October 3, 2012
|TO:|| Faculty and Staff
|FROM:|| Phyllis Peres, Dean of Academic Affairs
|SUBJECT:||Death of Distinguished Historian in Residence Anna Nelson|
AU Distinguished Historian-in-Residence Anna Kasten Nelson, whose research on the history of the foreign policy process and tireless campaigning for the public’s right to access to government records made her a familiar figure in Washington and nationwide, died September 27 after a long illness.
Dr. Nelson did graduate work at the University of Oklahoma and Ohio State University before earning her Ph.D. at George Washington University in 1972. Her dissertation and her first book, Secret Agents: President Polk and the Search for Peace with Mexico (Garland Press, 1988) criticized presidential efforts to control information, a concern she pursued for the rest of her career. She was an early proponent of efforts by historical associations to improve the declassification process and promote access to the records of public figures, publishing on the topic and devoting her considerable energies to the cause. She served on the National Study Commission on Records and Documents of Federal Officials and became the chief investigator for the Committee on the Records of Government, which argued in the early 1980s that the advent of computer technology should not be permitted to diminish scholarly access to government records. She testified before Congressional committees on freedom of information principles and practices numerous times between 1981 and 2008. She was a member of the Department of State Advisory Committee on Historical Diplomatic Documentation and received a presidential appointment (with Senate confirmation) to the John F. Kennedy Assassination Records Review Board; in both capacities she often directly challenged government officials to release documents to the public.
Her work to benefit historical scholarship was recognized with the James Madison Award from the Coalition on Government Information, the Franklin Delano Roosevelt Prize for the Advancement of Historical Study of the Federal Government, and the Troyer Steele Anderson Prize for Advancement of the Purposes of the American Historical Association. She continued to promote the interests of the historical profession as a member of the Policy Board of the National Coalition for History, an organization that advocates in Washington for the interests of scholars, archivists, and teachers of history.
Dr. Nelson’s scholarly interests moved from the nineteenth century to the post-World War II creation of the national security establishment. She became a recognized expert on the National Security Council and the postwar transformation of the foreign policy process, publishing more than thirty articles and book chapters and editing The Policy Makers and the Formation of American Foreign Policy, 1947 to the Present (Rowman & Littlefield, 2008). Her most recent publications include a chapter on “The Evolution of the National Security State” in Andrew Bacevich’s edited collection, The Long War: A New History of U.S. National Security Policy since World War II (Columbia University Press, 2007), and “Continuity and Change in the Age of Unlimited Power,” published in Diplomatic History, the flagship journal of her field.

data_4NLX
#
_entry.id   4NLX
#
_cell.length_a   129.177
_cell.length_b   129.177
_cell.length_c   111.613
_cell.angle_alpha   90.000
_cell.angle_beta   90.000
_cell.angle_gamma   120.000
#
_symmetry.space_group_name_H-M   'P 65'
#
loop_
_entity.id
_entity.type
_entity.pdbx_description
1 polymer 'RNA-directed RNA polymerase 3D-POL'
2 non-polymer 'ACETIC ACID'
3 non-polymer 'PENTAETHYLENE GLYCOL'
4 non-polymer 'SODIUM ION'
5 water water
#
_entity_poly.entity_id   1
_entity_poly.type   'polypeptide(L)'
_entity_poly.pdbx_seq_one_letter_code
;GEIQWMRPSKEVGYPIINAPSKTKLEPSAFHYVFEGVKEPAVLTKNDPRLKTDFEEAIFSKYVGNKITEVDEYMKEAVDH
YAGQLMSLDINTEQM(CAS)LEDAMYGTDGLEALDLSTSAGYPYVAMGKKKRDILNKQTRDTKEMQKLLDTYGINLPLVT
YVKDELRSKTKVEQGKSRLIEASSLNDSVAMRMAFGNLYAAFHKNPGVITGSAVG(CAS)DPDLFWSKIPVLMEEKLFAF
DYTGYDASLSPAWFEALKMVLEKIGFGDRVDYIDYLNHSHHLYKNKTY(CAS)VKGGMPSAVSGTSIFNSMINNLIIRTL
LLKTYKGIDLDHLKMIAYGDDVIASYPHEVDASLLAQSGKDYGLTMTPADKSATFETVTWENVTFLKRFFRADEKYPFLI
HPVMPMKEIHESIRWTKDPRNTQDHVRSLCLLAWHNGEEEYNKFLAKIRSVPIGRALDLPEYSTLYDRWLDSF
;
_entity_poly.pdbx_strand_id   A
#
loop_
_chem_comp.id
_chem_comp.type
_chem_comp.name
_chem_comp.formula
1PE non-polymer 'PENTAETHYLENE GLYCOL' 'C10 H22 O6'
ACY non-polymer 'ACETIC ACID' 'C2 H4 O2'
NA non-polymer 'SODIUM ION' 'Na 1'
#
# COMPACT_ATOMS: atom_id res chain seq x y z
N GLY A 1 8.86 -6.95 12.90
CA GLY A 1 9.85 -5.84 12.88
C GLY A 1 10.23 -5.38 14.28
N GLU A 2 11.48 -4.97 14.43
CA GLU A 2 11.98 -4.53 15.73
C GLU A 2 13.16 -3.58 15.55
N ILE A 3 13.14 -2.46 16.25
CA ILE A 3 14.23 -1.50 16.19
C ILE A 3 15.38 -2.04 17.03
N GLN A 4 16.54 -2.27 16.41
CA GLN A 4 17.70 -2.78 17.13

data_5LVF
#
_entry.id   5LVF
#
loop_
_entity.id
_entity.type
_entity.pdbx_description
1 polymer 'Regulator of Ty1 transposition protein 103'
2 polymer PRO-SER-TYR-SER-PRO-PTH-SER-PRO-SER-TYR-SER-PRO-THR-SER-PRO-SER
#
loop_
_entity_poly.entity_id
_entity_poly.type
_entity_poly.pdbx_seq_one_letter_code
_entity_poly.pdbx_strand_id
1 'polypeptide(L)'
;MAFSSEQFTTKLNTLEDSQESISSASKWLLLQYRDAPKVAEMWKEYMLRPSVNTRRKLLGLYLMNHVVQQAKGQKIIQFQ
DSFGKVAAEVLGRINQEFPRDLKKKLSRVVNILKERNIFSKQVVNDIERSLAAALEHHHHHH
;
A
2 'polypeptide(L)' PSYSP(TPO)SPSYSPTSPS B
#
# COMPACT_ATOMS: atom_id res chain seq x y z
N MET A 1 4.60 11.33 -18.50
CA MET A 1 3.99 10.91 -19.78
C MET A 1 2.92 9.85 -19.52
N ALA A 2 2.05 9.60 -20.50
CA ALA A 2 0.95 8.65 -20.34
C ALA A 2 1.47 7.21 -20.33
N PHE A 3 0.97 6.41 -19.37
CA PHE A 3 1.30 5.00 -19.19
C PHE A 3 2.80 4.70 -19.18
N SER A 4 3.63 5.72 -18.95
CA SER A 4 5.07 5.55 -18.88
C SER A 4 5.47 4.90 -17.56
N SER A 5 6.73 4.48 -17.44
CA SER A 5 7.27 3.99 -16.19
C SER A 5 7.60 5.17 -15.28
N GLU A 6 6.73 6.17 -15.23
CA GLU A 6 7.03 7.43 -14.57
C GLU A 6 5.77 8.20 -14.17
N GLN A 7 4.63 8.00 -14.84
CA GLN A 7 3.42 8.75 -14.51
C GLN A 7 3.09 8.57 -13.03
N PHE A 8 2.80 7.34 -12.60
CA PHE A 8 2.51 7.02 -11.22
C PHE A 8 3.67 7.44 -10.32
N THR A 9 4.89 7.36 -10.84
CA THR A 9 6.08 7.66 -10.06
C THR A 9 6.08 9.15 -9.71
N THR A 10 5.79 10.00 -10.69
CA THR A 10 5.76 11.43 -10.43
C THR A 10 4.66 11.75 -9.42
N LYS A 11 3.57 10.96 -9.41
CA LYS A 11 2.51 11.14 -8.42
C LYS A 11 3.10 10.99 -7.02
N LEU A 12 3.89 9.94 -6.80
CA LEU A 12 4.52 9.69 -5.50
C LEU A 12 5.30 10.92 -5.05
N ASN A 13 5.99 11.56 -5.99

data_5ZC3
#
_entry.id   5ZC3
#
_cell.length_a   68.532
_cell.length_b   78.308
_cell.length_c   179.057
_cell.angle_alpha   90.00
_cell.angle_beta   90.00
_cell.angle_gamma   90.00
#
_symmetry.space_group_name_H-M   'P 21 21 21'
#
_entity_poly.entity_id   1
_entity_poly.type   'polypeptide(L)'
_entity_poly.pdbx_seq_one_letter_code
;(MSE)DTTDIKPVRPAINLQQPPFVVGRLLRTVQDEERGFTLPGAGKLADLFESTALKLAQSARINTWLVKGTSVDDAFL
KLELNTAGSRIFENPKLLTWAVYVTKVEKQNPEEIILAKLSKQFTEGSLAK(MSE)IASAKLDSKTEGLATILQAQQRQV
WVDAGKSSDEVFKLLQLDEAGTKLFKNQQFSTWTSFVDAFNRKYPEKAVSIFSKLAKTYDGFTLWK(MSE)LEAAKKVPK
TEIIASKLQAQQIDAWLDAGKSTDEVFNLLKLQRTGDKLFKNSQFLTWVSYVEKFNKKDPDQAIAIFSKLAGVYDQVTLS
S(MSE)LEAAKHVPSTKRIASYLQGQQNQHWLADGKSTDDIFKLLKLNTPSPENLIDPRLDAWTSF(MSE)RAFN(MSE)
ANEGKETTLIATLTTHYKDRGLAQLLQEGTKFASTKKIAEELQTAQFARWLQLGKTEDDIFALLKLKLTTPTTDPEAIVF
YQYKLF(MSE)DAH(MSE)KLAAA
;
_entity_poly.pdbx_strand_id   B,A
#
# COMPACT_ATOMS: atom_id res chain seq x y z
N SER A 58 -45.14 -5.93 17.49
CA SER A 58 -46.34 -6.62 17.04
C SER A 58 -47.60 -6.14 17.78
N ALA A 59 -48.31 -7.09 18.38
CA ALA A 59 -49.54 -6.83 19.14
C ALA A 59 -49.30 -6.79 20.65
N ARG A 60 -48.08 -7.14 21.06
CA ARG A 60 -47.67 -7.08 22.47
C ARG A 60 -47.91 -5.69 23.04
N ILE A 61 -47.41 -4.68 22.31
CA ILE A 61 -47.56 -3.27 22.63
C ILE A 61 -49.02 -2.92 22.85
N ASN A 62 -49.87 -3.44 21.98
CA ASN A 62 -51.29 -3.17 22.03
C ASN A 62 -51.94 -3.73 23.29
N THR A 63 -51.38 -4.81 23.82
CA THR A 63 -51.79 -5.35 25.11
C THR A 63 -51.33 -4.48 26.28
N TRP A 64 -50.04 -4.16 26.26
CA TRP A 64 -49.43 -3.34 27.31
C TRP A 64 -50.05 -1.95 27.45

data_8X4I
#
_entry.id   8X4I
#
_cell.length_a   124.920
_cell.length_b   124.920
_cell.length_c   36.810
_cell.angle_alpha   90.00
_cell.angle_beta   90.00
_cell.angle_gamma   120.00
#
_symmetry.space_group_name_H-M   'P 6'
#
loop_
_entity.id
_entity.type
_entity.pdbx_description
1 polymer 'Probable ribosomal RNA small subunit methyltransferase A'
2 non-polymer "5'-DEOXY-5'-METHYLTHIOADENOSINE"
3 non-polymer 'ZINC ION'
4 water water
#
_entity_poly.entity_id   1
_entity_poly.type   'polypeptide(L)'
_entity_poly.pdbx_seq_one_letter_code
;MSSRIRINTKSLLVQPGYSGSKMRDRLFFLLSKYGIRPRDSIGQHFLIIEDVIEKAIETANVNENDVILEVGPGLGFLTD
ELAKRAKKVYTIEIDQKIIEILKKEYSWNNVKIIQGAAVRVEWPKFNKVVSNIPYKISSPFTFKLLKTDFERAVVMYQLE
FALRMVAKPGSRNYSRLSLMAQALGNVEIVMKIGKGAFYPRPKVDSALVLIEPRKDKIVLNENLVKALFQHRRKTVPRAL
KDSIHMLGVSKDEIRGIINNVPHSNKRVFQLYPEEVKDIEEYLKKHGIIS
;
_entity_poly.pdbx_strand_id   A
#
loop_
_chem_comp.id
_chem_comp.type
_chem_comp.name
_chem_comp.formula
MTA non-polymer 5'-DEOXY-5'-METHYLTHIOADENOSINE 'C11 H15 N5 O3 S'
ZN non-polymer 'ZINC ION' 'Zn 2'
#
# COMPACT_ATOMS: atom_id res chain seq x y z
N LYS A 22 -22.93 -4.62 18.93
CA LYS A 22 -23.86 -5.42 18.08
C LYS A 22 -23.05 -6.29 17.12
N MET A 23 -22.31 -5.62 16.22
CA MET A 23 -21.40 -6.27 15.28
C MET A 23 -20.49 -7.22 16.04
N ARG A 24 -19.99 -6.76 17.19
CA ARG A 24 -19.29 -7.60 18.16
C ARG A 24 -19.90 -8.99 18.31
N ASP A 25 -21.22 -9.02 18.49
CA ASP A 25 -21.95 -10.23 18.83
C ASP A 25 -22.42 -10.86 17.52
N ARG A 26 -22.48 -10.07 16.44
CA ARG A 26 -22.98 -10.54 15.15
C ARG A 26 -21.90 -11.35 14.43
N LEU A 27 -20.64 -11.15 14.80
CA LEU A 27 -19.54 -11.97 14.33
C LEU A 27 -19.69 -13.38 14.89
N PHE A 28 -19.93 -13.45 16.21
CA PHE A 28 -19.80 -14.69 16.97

After teaching at George Washington University, Tulane University, Arizona State University, and for several years in the 1980s and ‘90s at American University, Dr. Nelson became AU’s Distinguished Historian-in-Residence in 1996, helping to develop ties between area institutions and the History Department. She specialized in undergraduate and graduate courses on the history of U.S. foreign relations from the founding of the Republic to the present, and acquired a reputation for holding students to a rigorous standard. For many years as the sole diplomatic historian in the Department after the retirement of Professor Robert Beisner, Dr. Nelson directed and served on Ph.D. committees, and signed off on her last dissertation only a month ago.
Dr. Nelson was a pioneer in a field where most of her colleagues were men; when she joined the Society for Historians of American Foreign Relations (SHAFR), she was one of only six female members. She took a special pride in mentoring young women at AU and in the many national organizations to which she belonged. More than a role model, she was an activist, pushing for the creation of the Committee on Women in SHAFR, helping to create targeted fellowships for women historians, speaking out at annual meetings, and making a point of approaching young female historians to offer advice on networking and professional practice. The SHAFR Council, to which she was elected in 2005, this week expressed “sincere condolences upon the passing of Professor Anna K. Nelson on September 27, 2012. A scholar, advisor, and friend to many, Anna was a pivotal figure in our field. We will dearly miss her.” Her departmental colleagues, students, and other members of the American University community mourn her passing.
We thank Professor Max Friedman for composing this announcement. Please contact him (email@example.com) if you have any questions.